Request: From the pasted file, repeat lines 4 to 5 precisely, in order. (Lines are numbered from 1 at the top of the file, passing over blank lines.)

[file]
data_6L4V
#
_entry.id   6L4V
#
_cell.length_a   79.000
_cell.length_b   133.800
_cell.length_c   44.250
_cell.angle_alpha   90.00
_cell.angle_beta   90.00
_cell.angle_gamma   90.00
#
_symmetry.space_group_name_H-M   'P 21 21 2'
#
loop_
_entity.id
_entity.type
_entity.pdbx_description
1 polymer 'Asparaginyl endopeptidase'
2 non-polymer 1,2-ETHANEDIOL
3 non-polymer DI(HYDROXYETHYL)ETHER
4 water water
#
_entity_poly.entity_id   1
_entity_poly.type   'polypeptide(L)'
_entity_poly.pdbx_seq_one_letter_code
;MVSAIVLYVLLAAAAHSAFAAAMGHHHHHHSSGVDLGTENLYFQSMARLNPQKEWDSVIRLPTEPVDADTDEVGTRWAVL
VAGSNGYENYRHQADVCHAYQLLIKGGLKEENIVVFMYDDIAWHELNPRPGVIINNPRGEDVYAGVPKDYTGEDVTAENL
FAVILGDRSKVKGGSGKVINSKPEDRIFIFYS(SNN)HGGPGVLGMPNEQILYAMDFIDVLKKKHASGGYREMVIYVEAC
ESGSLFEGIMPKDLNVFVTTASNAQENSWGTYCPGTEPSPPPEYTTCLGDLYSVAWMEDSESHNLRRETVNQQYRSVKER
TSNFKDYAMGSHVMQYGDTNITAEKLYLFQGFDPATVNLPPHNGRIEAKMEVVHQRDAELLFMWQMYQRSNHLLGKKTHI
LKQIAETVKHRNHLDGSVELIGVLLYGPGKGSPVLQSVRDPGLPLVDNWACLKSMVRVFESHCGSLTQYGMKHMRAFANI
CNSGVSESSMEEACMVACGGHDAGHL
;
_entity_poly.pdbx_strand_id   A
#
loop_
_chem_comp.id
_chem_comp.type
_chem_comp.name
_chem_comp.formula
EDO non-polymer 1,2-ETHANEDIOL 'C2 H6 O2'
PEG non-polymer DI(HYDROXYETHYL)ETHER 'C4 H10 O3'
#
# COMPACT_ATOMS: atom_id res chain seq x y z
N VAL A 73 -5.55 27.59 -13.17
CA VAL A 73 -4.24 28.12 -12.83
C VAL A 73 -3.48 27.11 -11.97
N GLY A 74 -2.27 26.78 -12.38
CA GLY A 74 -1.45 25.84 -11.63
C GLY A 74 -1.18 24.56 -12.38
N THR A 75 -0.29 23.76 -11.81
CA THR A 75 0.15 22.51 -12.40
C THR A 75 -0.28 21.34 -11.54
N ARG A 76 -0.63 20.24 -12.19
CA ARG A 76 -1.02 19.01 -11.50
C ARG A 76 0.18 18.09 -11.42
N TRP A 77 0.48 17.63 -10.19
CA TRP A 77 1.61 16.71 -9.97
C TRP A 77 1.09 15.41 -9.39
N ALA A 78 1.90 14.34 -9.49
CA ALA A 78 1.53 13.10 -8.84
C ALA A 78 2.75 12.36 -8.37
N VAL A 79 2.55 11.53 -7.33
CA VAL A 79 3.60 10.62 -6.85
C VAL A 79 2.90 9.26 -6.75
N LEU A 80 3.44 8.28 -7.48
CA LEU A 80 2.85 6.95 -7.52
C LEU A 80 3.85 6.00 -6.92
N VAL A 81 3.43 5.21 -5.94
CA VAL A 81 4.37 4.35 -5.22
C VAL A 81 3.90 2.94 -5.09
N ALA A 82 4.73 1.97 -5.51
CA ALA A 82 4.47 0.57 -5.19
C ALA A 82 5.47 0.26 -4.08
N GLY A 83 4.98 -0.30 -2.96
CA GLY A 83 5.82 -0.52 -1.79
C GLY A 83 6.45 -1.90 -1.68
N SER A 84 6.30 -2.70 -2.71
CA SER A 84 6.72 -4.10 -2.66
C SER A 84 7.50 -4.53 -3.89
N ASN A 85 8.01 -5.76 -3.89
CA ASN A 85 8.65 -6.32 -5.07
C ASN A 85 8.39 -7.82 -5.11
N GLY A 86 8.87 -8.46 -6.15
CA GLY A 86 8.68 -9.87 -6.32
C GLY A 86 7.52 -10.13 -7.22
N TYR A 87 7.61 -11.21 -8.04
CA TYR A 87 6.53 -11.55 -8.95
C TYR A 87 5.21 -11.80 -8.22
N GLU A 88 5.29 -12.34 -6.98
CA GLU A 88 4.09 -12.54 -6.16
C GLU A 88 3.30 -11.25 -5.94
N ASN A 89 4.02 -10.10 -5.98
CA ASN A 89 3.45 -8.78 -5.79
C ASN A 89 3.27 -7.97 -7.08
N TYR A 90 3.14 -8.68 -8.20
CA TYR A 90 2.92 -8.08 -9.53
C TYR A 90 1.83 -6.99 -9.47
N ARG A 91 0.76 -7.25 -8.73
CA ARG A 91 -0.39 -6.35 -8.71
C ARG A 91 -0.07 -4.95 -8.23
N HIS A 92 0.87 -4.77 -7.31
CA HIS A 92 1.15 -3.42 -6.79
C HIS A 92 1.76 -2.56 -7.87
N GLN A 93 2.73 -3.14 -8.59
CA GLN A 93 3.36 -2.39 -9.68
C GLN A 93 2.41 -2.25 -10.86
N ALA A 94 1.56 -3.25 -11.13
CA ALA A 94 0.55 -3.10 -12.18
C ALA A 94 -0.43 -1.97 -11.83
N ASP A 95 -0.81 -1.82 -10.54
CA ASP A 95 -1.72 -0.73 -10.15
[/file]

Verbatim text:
#
_cell.length_a   79.000